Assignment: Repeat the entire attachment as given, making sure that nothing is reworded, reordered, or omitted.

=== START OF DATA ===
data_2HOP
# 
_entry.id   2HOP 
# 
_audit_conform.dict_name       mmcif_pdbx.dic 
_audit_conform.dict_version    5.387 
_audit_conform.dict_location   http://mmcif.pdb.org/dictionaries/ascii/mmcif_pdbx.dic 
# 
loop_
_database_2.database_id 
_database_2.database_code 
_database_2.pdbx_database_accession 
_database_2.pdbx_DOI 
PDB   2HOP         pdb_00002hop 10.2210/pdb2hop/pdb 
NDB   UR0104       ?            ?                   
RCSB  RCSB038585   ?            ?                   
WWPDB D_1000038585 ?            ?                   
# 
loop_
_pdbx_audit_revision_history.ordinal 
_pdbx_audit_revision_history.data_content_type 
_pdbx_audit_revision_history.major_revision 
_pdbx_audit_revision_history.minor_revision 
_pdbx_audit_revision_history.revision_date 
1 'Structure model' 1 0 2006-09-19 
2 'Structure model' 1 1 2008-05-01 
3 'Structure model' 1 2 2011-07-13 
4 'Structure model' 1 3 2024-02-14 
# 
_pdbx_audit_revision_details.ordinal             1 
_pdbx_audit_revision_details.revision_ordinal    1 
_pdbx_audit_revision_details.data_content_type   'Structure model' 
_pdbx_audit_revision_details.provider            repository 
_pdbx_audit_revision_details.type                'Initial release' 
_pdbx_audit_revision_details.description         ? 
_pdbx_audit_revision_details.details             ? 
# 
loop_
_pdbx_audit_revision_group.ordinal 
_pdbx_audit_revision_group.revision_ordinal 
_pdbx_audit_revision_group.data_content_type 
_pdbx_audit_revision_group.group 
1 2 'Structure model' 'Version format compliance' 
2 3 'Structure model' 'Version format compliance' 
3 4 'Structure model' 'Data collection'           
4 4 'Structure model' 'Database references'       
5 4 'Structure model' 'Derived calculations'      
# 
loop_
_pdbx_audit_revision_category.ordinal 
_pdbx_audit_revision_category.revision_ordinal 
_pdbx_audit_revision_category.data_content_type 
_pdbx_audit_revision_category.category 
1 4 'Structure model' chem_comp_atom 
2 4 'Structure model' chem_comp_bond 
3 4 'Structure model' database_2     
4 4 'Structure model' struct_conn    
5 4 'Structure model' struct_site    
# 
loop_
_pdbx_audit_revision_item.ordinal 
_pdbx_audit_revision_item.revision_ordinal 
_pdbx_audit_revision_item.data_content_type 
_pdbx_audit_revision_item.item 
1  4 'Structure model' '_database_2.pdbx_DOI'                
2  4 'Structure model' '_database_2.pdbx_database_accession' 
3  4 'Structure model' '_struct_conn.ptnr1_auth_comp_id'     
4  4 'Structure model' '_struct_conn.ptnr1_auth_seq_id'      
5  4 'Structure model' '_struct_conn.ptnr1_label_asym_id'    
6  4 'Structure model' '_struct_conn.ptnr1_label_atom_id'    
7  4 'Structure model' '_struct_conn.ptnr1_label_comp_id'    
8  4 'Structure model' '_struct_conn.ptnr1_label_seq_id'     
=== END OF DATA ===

data_2HOP
# 
_entry.id   2HOP 
# 
_audit_conform.dict_name       mmcif_pdbx.dic 
_audit_conform.dict_version    5.387 
_audit_conform.dict_location   http://mmcif.pdb.org/dictionaries/ascii/mmcif_pdbx.dic 
# 
loop_
_database_2.database_id 
_database_2.database_code 
_database_2.pdbx_database_accession 
_database_2.pdbx_DOI 
PDB   2HOP         pdb_00002hop 10.2210/pdb2hop/pdb 
NDB   UR0104       ?            ?                   
RCSB  RCSB038585   ?            ?                   
WWPDB D_1000038585 ?            ?                   
# 
loop_
_pdbx_audit_revision_history.ordinal 
_pdbx_audit_revision_history.data_content_type 
_pdbx_audit_revision_history.major_revision 
_pdbx_audit_revision_history.minor_revision 
_pdbx_audit_revision_history.revision_date 
1 'Structure model' 1 0 2006-09-19 
2 'Structure model' 1 1 2008-05-01 
3 'Structure model' 1 2 2011-07-13 
4 'Structure model' 1 3 2024-02-14 
# 
_pdbx_audit_revision_details.ordinal             1 
_pdbx_audit_revision_details.revision_ordinal    1 
_pdbx_audit_revision_details.data_content_type   'Structure model' 
_pdbx_audit_revision_details.provider            repository 
_pdbx_audit_revision_details.type                'Initial release' 
_pdbx_audit_revision_details.description         ? 
_pdbx_audit_revision_details.details             ? 
# 
loop_
_pdbx_audit_revision_group.ordinal 
_pdbx_audit_revision_group.revision_ordinal 
_pdbx_audit_revision_group.data_content_type 
_pdbx_audit_revision_group.group 
1 2 'Structure model' 'Version format compliance' 
2 3 'Structure model' 'Version format compliance' 
3 4 'Structure model' 'Data collection'           
4 4 'Structure model' 'Database references'       
5 4 'Structure model' 'Derived calculations'      
# 
loop_
_pdbx_audit_revision_category.ordinal 
_pdbx_audit_revision_category.revision_ordinal 
_pdbx_audit_revision_category.data_content_type 
_pdbx_audit_revision_category.category 
1 4 'Structure model' chem_comp_atom 
2 4 'Structure model' chem_comp_bond 
3 4 'Structure model' database_2     
4 4 'Structure model' struct_conn    
5 4 'Structure model' struct_site    
# 
loop_
_pdbx_audit_revision_item.ordinal 
_pdbx_audit_revision_item.revision_ordinal 
_pdbx_audit_revision_item.data_content_type 
_pdbx_audit_revision_item.item 
1  4 'Structure model' '_database_2.pdbx_DOI'                
2  4 'Structure model' '_database_2.pdbx_database_accession' 
3  4 'Structure model' '_struct_conn.ptnr1_auth_comp_id'     
4  4 'Structure model' '_struct_conn.ptnr1_auth_seq_id'      
5  4 'Structure model' '_struct_conn.ptnr1_label_asym_id'    
6  4 'Structure model' '_struct_conn.ptnr1_label_atom_id'    
7  4 'Structure model' '_struct_conn.ptnr1_label_comp_id'    
8  4 'Structure model' '_struct_conn.ptnr1_label_seq_id'     